What is Diabetic Neuropathies

What is Diabetic Neuropathies?

What is Diabetic Neuropathies

Neuropathy, denoting nerve disease or damage, becomes diabetic neuropathy when caused by diabetes. Rather than a standalone condition, diabetic neuropathy represents a group of nerve disorders stemming from diabetes.

Nerve damage is a common occurrence among individuals with diabetes, with approximately 60 to 70 percent of diabetics experiencing some form of neuropathy. While diabetes can impact any nerve at any time, the risk of nerve damage escalates with age and the duration of diabetes, particularly prevalent in those with long-standing diabetes of 25 years or more. Additional risk factors include poorly controlled blood sugar levels, elevated blood fat and pressure levels, and being overweight or obese.

Over time, diabetes can inflict nerve damage throughout the body, with early stages often devoid of symptoms. Some individuals may experience pain, tingling, numbness, or loss of sensation in the hands, arms, feet, and legs, while others may remain asymptomatic. Diabetic neuropathy can affect nerves in various organ systems, including the digestive tract, heart, and sexual organs.

The primary cause of diabetic neuropathy is nerve damage resulting from prolonged high blood sugar levels. Poorly controlled blood sugar levels significantly heighten the risk of nerve damage, underscoring the importance of maintaining blood sugar within target ranges.

Diabetic neuropathy manifests in three main types:

Peripheral Neuropathy: Damage to peripheral nerves affecting movement, muscle strength, and sensation, primarily observed in the feet and lower legs. This can lead to severe foot problems, with nerve damage worsening gradually over time.

Autonomic Neuropathy: Damage to autonomic nerves governing functions such as heartbeat, blood pressure, sweating, digestion, urination, and sexual function.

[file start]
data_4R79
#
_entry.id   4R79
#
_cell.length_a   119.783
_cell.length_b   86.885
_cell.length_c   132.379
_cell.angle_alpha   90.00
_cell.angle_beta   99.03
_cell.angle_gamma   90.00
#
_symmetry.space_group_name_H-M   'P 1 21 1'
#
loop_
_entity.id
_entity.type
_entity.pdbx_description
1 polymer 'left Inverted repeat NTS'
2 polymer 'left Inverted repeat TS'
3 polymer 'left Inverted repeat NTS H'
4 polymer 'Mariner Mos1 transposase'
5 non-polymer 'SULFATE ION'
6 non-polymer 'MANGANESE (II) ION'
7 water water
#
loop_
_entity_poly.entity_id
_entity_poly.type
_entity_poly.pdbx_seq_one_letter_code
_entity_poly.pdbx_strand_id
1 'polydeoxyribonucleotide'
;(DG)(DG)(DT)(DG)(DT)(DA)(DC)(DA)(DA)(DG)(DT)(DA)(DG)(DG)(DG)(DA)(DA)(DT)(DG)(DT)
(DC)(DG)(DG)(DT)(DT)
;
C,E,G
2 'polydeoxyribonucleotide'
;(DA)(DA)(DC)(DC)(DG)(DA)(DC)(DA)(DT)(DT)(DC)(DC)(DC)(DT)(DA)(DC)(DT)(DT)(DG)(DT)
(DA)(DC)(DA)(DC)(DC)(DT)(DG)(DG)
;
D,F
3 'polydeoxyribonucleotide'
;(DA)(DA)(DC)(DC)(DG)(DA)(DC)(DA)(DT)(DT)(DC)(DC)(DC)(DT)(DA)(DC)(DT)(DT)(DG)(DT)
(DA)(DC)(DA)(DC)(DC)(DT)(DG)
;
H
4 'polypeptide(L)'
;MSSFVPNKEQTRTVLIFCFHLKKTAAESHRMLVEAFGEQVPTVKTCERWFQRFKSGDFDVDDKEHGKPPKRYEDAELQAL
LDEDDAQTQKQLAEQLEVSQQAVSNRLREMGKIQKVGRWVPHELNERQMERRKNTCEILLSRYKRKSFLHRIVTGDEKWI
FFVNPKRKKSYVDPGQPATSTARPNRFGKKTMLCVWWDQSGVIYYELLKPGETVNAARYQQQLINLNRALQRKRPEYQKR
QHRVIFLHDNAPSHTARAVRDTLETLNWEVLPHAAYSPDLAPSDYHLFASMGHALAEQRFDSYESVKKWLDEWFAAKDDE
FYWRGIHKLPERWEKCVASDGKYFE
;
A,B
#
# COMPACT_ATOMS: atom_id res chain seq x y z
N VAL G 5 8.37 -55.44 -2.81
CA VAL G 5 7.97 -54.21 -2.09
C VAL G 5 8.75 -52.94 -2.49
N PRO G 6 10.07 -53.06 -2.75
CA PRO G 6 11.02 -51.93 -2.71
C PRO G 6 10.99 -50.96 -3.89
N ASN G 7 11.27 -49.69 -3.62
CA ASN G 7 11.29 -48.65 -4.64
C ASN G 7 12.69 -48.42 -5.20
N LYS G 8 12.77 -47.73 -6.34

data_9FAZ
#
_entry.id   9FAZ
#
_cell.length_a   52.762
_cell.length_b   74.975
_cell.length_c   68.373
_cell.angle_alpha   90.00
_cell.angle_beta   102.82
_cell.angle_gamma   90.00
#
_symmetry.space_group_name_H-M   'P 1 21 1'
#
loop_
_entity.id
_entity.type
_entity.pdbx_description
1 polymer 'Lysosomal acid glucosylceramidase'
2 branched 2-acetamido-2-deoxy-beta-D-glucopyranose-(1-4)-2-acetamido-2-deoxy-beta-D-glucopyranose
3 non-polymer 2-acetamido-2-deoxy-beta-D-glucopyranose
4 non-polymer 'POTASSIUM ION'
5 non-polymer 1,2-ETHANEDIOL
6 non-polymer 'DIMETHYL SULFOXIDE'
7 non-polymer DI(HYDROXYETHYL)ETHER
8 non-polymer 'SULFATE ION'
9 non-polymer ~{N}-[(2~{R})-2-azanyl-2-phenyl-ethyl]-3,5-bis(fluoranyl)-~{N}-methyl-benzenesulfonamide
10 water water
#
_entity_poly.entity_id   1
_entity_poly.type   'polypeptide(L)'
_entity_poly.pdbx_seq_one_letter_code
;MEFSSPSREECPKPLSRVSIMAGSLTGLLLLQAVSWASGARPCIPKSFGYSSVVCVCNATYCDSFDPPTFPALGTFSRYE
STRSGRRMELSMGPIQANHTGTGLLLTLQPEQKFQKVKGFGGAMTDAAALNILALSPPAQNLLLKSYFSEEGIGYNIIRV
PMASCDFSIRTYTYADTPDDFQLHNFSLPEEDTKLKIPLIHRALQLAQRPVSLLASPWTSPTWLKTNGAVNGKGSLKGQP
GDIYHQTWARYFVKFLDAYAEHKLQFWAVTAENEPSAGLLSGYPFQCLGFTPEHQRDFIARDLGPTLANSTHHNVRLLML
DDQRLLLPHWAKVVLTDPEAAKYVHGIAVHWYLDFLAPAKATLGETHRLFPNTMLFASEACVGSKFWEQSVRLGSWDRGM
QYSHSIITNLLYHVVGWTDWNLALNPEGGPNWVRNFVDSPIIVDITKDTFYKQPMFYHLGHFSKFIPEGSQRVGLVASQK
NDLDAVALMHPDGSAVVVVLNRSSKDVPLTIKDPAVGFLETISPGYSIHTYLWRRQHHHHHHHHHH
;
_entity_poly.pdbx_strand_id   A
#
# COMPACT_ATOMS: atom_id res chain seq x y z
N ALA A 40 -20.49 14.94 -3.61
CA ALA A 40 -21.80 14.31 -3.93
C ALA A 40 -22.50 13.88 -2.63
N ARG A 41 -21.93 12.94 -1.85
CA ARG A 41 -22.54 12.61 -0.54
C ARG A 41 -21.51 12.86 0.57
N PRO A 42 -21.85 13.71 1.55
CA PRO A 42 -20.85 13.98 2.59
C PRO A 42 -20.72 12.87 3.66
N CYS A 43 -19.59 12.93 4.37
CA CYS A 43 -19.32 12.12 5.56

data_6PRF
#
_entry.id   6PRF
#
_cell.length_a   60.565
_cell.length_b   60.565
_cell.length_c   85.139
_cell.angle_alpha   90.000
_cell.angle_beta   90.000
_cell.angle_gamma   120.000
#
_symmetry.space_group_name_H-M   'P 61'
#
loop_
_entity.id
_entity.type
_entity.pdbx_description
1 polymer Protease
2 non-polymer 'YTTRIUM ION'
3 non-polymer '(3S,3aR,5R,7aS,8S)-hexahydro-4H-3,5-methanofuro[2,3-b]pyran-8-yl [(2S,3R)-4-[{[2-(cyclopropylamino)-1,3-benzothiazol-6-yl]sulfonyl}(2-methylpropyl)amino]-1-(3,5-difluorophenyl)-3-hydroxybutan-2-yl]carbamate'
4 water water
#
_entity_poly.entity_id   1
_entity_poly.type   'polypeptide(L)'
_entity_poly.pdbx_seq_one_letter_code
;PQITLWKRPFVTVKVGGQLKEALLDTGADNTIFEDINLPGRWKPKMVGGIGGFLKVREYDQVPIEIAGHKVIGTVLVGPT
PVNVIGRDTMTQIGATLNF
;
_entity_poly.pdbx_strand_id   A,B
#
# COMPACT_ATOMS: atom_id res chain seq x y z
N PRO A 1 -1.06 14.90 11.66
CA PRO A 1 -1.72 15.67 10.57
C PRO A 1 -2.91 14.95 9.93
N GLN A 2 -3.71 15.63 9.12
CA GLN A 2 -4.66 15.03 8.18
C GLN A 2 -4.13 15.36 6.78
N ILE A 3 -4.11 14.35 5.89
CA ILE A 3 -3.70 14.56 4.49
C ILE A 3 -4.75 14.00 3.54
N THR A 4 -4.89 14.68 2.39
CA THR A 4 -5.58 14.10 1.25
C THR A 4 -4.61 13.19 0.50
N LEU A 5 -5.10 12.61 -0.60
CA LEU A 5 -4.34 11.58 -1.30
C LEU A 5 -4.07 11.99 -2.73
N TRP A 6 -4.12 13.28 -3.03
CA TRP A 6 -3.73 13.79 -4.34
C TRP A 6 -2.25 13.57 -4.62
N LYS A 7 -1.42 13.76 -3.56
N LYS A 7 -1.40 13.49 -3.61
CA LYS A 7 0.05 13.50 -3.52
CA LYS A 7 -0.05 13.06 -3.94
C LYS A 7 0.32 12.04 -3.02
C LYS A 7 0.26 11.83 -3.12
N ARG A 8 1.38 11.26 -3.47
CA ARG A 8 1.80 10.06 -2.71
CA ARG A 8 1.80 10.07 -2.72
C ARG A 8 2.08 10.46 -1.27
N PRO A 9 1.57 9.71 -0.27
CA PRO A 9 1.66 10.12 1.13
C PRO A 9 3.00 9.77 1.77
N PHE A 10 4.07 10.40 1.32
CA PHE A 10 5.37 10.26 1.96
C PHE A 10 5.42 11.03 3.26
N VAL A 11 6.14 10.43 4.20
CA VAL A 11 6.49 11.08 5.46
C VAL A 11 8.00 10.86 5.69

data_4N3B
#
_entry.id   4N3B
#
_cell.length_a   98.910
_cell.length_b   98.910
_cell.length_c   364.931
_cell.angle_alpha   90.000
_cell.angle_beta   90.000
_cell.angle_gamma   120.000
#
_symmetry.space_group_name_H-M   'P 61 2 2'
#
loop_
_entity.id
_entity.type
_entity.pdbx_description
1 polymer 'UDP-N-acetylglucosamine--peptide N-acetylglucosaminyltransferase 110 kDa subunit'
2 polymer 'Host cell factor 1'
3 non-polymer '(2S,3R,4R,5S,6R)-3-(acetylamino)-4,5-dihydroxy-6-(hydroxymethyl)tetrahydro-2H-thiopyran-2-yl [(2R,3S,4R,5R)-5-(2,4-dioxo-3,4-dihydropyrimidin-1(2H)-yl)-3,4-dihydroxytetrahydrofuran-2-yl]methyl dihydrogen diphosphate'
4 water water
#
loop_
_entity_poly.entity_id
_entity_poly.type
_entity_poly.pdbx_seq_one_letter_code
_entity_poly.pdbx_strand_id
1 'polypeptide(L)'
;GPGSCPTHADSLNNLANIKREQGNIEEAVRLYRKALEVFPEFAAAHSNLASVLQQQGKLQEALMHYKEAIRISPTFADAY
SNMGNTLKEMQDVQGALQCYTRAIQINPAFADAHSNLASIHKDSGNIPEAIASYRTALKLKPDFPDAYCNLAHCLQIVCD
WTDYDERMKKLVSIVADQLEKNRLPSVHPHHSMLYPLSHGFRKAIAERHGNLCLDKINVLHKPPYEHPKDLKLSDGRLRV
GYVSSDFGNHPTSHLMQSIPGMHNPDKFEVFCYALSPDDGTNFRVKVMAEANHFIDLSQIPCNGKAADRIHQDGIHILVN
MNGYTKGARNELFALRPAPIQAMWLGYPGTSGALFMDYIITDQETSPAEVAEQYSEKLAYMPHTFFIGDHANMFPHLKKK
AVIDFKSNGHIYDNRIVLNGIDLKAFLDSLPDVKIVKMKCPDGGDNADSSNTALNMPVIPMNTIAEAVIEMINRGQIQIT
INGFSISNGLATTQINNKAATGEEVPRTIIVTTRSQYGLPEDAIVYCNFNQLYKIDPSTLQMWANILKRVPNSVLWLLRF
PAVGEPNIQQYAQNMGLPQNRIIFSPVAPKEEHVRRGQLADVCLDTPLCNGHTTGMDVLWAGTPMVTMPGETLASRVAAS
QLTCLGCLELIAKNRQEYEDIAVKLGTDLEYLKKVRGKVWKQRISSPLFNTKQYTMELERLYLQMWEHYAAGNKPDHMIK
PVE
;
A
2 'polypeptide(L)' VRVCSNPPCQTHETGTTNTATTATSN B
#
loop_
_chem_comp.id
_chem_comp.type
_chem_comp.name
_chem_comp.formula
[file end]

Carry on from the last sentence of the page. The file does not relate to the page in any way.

Focal Neuropathy: Involves damage to a single nerve, such as those in the wrist, thigh, or foot. Focal neuropathy typically develops suddenly.

Table 1: Nerves affected by diabetic neuropathy (it can affect almost every part of the body)


Diffuse (Peripheral) Neuropathy Affects

  • Legs
  • Feet
  • Arms
  • Hands

Diffuse (Autonomic) Neuropathy Affects

  • Heart
  • Digestive System
  • Sexual organs
  • Urinary tract
  • Sweat glands


Focal Neuropathy Affects

  • Eyes
  • Facial muscles
  • Hearing
  • Pelvis and lower back
  • Thigh
  • Abdomen


Diabetic neuropathy can affect almost every part of the body

Treatment for diabetic neuropathy primarily focuses on controlling blood glucose levels to normalize them as much as possible, along with the use of medications such as pain relievers as needed, depending on the type of nerve damage.

Diagnosis of diabetic neuropathies is typically made by healthcare professionals based on symptoms and a thorough physical examination. During the examination, the doctor will assess blood pressure, heart rate, and conduct a detailed neurological evaluation. This evaluation includes assessing muscle strength, reflexes, and sensitivity to various stimuli such as position changes, vibration, temperature, or light touch. Special tests may be conducted if necessary to determine the underlying cause of symptoms and guide treatment.

Foot exams are recommended for individuals with diabetes, with annual examinations conducted by a doctor or podiatrist to screen for peripheral neuropathy. If diagnosed with peripheral neuropathy, more frequent foot exams are advised. During these exams, the skin, muscles, bones, circulation, and sensation of the feet are evaluated. A filament test may be performed to assess protective sensation in the feet, which involves touching the foot with a nylon monofilament or pricking it with a pin to gauge sensitivity. Reduced sensation increases the risk of foot sores that may not heal properly.

Nerve conduction studies or electromyography may be performed to evaluate the type and extent of nerve damage by assessing the transmission of electrical signals through nerves and muscle response to these signals.

Autonomic testing can assess the function of autonomic nerves by examining heart rate variability, changes in blood pressure, and posture.

Ultrasound imaging may be used to evaluate structures inside the body, such as the bladder and urinary tract, to determine if the bladder empties completely after urination.

In some cases, a nerve biopsy may be conducted to obtain a sample of nerve tissue for examination, typically in research settings.

Additionally, if autonomic neuropathy is suspected, the doctor may refer the patient to a gastroenterologist for further evaluation and testing.